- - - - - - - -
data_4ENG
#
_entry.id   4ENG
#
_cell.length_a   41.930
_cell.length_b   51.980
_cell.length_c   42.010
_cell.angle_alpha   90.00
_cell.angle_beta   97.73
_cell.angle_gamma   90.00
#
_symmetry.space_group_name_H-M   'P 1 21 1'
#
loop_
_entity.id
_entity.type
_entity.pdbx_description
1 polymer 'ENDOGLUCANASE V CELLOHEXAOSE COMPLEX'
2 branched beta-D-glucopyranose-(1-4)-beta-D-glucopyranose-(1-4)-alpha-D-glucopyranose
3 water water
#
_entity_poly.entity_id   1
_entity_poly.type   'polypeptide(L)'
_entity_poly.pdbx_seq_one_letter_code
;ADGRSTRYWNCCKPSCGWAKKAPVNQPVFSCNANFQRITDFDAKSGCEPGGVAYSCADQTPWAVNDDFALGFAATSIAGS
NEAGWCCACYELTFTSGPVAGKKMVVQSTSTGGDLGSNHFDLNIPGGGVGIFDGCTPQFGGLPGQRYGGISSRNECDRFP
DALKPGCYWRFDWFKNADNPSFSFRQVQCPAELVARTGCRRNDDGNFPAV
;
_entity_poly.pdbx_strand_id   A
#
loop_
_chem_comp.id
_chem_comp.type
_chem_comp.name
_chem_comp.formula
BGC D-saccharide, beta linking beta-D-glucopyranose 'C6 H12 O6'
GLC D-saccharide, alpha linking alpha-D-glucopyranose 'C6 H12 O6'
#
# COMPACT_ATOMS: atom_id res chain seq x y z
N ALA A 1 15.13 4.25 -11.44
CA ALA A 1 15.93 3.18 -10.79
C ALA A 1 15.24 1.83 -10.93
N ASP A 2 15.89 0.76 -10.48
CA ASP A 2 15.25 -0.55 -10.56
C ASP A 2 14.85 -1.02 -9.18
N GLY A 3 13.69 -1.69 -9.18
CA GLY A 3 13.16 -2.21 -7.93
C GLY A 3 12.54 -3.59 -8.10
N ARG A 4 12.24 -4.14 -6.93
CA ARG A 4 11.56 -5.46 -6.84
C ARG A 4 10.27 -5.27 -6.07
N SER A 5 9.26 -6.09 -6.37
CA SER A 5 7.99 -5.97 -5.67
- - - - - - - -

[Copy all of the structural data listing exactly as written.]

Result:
data_4ENG
#
_entry.id   4ENG
#
_cell.length_a   41.930
_cell.length_b   51.980
_cell.length_c   42.010
_cell.angle_alpha   90.00
_cell.angle_beta   97.73
_cell.angle_gamma   90.00
#
_symmetry.space_group_name_H-M   'P 1 21 1'
#
loop_
_entity.id
_entity.type
_entity.pdbx_description
1 polymer 'ENDOGLUCANASE V CELLOHEXAOSE COMPLEX'
2 branched beta-D-glucopyranose-(1-4)-beta-D-glucopyranose-(1-4)-alpha-D-glucopyranose
3 water water
#
_entity_poly.entity_id   1
_entity_poly.type   'polypeptide(L)'
_entity_poly.pdbx_seq_one_letter_code
;ADGRSTRYWNCCKPSCGWAKKAPVNQPVFSCNANFQRITDFDAKSGCEPGGVAYSCADQTPWAVNDDFALGFAATSIAGS
NEAGWCCACYELTFTSGPVAGKKMVVQSTSTGGDLGSNHFDLNIPGGGVGIFDGCTPQFGGLPGQRYGGISSRNECDRFP
DALKPGCYWRFDWFKNADNPSFSFRQVQCPAELVARTGCRRNDDGNFPAV
;
_entity_poly.pdbx_strand_id   A
#
loop_
_chem_comp.id
_chem_comp.type
_chem_comp.name
_chem_comp.formula
BGC D-saccharide, beta linking beta-D-glucopyranose 'C6 H12 O6'
GLC D-saccharide, alpha linking alpha-D-glucopyranose 'C6 H12 O6'
#
# COMPACT_ATOMS: atom_id res chain seq x y z
N ALA A 1 15.13 4.25 -11.44
CA ALA A 1 15.93 3.18 -10.79
C ALA A 1 15.24 1.83 -10.93
N ASP A 2 15.89 0.76 -10.48
CA ASP A 2 15.25 -0.55 -10.56
C ASP A 2 14.85 -1.02 -9.18
N GLY A 3 13.69 -1.69 -9.18
CA GLY A 3 13.16 -2.21 -7.93
C GLY A 3 12.54 -3.59 -8.10
N ARG A 4 12.24 -4.14 -6.93
CA ARG A 4 11.56 -5.46 -6.84
C ARG A 4 10.27 -5.27 -6.07
N SER A 5 9.26 -6.09 -6.37
CA SER A 5 7.99 -5.97 -5.67